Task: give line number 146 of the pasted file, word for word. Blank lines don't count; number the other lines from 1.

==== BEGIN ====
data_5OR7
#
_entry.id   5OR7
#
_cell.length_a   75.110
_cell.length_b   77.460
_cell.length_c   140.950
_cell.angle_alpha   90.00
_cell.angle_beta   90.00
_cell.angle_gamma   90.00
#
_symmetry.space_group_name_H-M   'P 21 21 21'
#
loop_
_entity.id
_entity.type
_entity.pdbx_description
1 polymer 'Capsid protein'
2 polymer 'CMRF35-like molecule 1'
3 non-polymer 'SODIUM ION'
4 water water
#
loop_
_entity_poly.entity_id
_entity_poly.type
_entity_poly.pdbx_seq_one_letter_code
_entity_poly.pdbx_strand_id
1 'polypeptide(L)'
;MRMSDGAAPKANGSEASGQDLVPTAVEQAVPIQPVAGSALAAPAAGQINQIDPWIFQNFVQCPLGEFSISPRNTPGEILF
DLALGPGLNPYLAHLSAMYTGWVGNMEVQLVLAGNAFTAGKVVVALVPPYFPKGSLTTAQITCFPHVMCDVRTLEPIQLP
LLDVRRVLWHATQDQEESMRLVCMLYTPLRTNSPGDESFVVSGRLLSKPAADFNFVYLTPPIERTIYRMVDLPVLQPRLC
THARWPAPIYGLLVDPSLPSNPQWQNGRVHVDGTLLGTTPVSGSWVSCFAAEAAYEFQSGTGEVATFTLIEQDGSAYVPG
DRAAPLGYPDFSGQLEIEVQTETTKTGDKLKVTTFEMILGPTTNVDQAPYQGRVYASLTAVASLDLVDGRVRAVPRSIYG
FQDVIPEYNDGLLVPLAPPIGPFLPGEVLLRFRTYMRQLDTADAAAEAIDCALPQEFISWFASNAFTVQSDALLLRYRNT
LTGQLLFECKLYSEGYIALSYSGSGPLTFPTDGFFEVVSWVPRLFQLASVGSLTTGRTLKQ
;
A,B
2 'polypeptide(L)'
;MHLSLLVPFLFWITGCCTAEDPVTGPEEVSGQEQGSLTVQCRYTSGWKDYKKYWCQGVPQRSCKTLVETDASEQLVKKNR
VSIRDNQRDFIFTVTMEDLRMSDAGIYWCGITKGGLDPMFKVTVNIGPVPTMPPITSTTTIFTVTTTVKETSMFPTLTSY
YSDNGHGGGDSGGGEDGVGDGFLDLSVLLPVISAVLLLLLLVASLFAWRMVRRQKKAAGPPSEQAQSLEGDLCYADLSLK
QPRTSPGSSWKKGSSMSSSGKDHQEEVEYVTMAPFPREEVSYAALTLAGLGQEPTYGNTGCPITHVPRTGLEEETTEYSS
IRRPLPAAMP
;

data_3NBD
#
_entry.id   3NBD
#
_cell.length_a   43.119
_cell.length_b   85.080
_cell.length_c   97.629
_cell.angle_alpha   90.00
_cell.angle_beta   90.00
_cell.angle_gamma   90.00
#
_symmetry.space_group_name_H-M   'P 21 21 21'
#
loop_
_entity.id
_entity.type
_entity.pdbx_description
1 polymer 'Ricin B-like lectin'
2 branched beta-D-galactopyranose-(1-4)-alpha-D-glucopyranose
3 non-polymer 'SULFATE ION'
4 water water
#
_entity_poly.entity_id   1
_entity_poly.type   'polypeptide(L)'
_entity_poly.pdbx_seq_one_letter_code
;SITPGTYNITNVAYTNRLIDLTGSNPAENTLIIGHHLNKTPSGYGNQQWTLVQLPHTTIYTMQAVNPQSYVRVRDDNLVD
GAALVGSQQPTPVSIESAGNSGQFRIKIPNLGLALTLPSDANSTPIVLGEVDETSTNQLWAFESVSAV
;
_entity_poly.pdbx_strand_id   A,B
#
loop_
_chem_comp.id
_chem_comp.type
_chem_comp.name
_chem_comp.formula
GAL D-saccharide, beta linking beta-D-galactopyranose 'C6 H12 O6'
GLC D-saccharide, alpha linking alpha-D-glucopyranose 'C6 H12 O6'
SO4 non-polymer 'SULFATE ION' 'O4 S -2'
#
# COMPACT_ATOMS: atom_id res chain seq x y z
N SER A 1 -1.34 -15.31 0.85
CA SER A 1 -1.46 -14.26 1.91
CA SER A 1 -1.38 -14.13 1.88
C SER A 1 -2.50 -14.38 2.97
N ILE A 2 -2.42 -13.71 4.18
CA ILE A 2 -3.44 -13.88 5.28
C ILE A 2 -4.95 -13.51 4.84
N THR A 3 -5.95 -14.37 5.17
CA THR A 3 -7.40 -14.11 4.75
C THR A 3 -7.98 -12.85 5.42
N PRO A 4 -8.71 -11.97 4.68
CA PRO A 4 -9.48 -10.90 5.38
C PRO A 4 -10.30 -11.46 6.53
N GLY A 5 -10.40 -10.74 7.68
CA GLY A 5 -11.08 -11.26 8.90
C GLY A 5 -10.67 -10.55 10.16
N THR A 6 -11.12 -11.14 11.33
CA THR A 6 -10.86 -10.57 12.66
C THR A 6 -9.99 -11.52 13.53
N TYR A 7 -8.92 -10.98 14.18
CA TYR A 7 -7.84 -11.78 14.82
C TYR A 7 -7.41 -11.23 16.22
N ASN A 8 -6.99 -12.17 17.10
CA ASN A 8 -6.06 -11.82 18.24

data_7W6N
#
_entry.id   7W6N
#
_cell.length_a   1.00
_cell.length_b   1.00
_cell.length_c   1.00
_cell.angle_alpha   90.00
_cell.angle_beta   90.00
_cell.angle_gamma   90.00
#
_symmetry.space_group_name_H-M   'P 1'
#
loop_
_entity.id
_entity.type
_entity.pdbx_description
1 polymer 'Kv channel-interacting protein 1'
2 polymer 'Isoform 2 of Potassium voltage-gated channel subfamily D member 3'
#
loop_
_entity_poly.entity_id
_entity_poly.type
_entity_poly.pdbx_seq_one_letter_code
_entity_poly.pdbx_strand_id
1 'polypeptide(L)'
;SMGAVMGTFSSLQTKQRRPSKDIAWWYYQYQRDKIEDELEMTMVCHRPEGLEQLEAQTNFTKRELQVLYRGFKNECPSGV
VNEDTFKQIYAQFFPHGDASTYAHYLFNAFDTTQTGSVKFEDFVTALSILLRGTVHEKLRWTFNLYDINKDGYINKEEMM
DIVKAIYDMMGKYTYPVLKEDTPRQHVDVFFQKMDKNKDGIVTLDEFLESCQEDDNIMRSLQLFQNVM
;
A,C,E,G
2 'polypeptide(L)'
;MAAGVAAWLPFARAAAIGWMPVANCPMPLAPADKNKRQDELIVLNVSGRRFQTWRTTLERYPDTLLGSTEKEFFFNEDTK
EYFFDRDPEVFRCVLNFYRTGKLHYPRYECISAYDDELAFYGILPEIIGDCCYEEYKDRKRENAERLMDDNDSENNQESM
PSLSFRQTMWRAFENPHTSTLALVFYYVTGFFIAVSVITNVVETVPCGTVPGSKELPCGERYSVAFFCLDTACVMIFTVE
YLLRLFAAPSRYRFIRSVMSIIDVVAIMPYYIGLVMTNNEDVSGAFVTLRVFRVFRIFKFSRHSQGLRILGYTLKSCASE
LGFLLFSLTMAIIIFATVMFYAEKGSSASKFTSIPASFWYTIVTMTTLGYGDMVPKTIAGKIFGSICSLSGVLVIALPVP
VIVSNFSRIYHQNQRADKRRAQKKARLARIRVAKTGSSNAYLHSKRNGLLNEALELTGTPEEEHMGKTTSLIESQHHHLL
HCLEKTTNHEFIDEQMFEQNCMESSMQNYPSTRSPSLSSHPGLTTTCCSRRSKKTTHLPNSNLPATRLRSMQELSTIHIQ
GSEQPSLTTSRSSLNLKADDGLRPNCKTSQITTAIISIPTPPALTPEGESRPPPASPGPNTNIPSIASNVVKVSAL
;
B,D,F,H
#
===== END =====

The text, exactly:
VIVSNFSRIYHQNQRADKRRAQKKARLARIRVAKTGSSNAYLHSKRNGLLNEALELTGTPEEEHMGKTTSLIESQHHHLL